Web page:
Betsy DeVos Stealing COVID-19 Aid From Public School Peter To Pay Private School Chad
When we last checked in on Education Secretary Betsy DeVos, she was making life harder for sexual assault victims on college campuses. She only has about seven months left in this job so she's not about to rest on her evil laurels. Congressional Democrats have accused DeVos of funneling hundreds of millions of dollars — or what she'd consider 12 bananas — in coronavirus aid money to those lovable private schools.
The $2 trillion coronavirus relief package, known as the CARES Act because the acronym must express intent, included $30 billion for education with $14.5 billion funding eskimo poetry at our colleges and universities and at least $13.5 billion going to the nation's K-12 schools as part of an Education Stabilization Fund. This would protect jobs and keep staff paid during the shutdowns. It would also assist schools in transitioning to distance learning, which is going well except for the “kids still in your house, breaking shit" part.
DeVos quickly issued guidance suggesting that private schools should benefit from this sweet stimmy. It was under the guise of “providing equitable services to students and teachers in non-public schools." This is one of those rare times when we'd say share the wealth; if everyone needs emergency help, everyone needs it! And the CARES Act agreed, making provisions for private school students too. But DeVos contends that private schools should receive these public funds based on how many students they service overall rather than the number of low-income students in their schools, which is how the federal government normally distributes Title I money. This means low-income students — whose families and communities are hit the hardest economically and physically from COVID-19 — would have to hand the pot over to their rich private-school student non-comrades. Just like in life!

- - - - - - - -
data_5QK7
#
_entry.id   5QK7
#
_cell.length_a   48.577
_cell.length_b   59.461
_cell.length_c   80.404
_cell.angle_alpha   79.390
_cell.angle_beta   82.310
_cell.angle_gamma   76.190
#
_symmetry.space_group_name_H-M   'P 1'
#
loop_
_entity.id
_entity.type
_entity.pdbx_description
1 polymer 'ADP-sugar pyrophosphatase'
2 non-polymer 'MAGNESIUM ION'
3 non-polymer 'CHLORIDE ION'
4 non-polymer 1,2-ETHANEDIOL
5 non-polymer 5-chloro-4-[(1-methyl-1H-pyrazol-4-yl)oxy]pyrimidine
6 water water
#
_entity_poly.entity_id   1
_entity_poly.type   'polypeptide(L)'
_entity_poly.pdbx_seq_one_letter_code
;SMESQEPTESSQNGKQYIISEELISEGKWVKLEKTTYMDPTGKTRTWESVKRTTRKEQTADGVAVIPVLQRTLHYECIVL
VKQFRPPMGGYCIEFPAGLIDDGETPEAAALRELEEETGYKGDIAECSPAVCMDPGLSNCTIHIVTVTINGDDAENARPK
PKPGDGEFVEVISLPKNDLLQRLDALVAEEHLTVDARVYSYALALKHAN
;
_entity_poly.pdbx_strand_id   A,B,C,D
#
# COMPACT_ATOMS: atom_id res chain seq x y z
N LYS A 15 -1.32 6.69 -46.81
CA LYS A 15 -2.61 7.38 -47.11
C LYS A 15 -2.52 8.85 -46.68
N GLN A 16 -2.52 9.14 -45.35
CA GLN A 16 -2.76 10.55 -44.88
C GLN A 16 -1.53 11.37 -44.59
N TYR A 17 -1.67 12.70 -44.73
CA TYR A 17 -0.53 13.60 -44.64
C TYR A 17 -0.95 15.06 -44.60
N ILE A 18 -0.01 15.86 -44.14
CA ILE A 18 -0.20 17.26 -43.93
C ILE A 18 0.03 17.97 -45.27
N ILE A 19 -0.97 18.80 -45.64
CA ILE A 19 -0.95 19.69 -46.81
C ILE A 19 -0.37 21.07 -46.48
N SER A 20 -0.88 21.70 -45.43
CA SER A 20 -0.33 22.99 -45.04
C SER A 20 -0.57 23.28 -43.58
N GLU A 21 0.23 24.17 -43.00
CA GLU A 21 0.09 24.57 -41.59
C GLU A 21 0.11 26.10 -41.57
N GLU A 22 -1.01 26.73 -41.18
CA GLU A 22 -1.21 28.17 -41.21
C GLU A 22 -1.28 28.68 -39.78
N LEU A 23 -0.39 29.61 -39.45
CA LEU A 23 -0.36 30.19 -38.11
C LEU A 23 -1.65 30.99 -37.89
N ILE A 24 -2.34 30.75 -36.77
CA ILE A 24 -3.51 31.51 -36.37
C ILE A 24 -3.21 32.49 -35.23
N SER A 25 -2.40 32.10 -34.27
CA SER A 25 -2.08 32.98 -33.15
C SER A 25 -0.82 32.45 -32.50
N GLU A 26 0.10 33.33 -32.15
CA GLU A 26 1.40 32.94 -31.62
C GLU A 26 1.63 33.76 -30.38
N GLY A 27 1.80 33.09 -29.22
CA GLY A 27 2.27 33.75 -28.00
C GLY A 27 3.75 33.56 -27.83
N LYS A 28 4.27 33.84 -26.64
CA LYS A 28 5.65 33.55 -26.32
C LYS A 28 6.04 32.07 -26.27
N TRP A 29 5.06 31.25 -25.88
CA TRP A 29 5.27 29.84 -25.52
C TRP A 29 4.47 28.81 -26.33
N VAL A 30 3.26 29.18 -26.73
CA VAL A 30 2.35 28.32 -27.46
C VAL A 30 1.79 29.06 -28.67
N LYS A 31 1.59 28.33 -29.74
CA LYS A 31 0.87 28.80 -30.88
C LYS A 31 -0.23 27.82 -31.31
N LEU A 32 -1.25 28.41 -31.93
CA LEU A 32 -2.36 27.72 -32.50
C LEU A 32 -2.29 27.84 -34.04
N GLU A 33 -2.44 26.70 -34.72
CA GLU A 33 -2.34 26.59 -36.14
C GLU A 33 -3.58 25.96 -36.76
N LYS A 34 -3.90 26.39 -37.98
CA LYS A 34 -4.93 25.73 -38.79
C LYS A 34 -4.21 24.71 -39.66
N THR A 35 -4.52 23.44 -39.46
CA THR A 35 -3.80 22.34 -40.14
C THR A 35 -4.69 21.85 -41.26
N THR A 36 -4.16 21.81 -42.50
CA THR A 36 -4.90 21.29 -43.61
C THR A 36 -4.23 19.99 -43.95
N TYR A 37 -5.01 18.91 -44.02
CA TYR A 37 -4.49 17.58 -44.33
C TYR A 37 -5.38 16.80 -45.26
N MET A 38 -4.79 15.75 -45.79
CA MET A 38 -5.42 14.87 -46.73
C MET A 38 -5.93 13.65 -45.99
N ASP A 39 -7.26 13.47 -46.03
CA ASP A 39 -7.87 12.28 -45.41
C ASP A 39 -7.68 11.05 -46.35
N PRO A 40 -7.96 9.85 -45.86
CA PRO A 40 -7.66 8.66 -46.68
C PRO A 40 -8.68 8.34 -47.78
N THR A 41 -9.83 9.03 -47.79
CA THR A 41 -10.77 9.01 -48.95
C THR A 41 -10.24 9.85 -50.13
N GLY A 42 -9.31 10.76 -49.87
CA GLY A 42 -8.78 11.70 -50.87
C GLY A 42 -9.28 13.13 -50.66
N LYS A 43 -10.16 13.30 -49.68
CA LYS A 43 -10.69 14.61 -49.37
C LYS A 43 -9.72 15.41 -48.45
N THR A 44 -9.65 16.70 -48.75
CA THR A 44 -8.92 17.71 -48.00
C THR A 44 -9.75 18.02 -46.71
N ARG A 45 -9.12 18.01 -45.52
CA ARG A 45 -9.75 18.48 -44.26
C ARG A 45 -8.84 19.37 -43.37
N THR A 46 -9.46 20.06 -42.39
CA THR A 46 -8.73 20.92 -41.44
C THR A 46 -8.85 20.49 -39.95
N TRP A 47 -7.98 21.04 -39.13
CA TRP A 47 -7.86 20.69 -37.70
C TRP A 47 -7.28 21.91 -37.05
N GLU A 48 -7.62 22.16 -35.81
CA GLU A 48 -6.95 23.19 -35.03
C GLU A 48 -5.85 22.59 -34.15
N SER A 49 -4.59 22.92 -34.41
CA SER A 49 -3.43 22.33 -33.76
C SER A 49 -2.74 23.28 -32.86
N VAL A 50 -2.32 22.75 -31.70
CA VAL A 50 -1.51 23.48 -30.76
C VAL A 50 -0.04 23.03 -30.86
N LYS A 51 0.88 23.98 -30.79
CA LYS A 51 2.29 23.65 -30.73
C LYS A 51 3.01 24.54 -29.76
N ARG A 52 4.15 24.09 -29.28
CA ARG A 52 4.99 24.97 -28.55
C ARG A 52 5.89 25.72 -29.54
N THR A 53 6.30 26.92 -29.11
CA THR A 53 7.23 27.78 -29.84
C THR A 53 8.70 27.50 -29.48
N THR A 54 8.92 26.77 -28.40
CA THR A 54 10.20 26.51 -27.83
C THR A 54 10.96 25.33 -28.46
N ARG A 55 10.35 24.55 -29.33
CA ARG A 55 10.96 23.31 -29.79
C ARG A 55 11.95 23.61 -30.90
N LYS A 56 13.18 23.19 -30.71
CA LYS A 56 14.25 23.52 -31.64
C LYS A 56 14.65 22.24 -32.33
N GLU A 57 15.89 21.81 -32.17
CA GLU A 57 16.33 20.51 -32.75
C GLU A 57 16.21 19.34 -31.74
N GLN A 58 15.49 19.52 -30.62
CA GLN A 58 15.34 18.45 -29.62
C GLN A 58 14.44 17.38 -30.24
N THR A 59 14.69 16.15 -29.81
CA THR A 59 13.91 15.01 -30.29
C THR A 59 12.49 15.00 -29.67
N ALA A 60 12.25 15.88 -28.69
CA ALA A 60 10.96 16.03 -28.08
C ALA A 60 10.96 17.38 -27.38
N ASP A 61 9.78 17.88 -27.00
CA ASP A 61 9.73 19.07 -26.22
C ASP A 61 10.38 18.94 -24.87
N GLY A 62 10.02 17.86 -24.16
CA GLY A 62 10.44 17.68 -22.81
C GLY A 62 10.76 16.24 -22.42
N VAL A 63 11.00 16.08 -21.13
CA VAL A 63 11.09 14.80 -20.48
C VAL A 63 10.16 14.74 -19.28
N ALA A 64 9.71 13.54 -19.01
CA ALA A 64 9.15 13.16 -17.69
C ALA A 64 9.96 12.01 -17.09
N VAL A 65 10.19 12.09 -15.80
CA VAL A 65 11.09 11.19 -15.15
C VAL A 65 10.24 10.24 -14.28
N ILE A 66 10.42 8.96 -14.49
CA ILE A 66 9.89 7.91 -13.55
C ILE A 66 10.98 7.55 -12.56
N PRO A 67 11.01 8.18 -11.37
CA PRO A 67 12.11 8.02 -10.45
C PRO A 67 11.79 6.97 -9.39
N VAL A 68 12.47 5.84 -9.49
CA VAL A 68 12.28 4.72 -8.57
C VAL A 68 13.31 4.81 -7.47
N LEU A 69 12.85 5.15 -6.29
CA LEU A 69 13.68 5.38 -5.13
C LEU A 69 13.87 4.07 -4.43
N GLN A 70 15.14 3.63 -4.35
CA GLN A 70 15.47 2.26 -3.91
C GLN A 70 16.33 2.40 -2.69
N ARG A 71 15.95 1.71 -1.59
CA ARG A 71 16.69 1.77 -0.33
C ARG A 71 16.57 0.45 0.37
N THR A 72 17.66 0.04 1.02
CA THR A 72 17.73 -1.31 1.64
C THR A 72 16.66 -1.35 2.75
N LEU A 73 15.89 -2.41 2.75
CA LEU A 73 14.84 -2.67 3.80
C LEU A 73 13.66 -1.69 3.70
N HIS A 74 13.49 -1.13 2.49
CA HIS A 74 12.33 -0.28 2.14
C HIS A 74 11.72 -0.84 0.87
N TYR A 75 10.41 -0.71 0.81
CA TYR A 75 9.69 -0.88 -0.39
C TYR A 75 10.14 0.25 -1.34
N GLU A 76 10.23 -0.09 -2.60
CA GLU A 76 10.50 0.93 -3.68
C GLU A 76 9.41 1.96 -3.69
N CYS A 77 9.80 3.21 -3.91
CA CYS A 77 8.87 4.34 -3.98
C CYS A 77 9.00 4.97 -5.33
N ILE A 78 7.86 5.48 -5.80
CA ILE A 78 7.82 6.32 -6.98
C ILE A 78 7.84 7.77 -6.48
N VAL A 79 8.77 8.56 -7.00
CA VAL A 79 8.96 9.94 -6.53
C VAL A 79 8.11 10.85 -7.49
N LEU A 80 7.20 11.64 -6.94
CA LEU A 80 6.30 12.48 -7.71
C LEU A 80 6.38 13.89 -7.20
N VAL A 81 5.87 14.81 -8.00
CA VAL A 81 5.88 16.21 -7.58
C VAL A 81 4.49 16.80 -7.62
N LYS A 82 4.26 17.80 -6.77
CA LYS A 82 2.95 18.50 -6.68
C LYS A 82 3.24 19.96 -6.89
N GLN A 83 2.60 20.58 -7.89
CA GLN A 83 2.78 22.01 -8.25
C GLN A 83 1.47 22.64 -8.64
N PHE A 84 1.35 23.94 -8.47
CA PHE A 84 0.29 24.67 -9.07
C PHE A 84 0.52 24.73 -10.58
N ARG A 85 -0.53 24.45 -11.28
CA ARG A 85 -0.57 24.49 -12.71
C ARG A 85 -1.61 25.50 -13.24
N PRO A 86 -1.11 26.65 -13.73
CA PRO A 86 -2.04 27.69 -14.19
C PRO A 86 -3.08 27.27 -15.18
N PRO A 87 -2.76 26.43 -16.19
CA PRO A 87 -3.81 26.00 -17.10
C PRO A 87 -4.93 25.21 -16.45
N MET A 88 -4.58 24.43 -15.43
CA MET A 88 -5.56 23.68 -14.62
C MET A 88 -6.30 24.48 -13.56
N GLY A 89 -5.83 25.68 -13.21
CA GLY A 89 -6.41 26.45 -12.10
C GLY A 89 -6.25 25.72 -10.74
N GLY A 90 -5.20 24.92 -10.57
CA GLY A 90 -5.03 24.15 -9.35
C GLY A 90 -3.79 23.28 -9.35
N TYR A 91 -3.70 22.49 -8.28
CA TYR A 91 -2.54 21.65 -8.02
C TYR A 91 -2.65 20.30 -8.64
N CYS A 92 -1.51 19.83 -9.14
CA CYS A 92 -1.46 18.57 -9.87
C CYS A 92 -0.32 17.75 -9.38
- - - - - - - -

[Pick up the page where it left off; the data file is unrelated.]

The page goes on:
You can read a letter from Rep. Bobby Scott, Sen. Patty Murray, and Rep. Rosa DeLauro calling out DeVos's fuckery here. Here's a snip!
In Louisiana, under the low-income student formula, the state Department of Education reports private school students would receive services worth $8.6 million of the state's CARES Act relief money. Under the department's broader interpretation, that share would jump to $31.5 million — a 267% increase.
DeVos has long wanted to wreck public schools, and COVID-19 is a crisis she's not letting go to waste. She likes to jibber jabber about how we should invest in “students" and not “buildings," as if it doesn't matter if the buildings poor students are in collapse around them. Her actions are especially sinister now as data show that COVID-19 does indeed discriminate based on race and income level.
The Education Department's guidance isn't legally binding, and it's not just leaders in blue states telling DeVos to fuck off. Indiana's superintendent of public instruction, Jennifer McCormick — a Republican — announced that she's not following the guidance. McCormick even described it as a “political agenda" game.
IN will distribute funds according to Congressional intent and a plain reading of the law. I will not play politi… https://t.co/4Si4Th9QeZ— Jennifer McCormick (@Jennifer McCormick)1589322576.0
Angela Morabito, press secretary for the Education Department, countered that only counting Title 1 students would place "non-public school students and teachers at a disadvantage that Congress did not intend." Oh boo-hoo. Now, these hacks care about “fairness"? Private schools are inherently unfair, and no family is prevented from sending their kids to public schools.
Morabito is also dead wrong about congressional intent. Even the Republican chair of the Senate education committee, Lamar Alexander, disagrees with DeVos's cash grab.
I thought, and I think most of Congress thought, that money from the CARES Act would be distributed in the same way that Title I is distributed.
We are so close to having a real Education secretary, but there appears no limit to the damage DeVos will try to inflict before she finally melts away.
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Stephen Robinson is a writer and social kibbitzer based in Portland, Oregon. He's on the board of the Portland Playhouse theater and writes for the immersive theater Cafe Nordo in Seattle. Tickets are on sale now for his latest Nordo collaboration, "Curiouser and Curiouser," an adaptation of "Alice's Adventures in Wonderland" and "Through the Looking Glass." It promises to feel like an actual evening with SER (for good or for ill).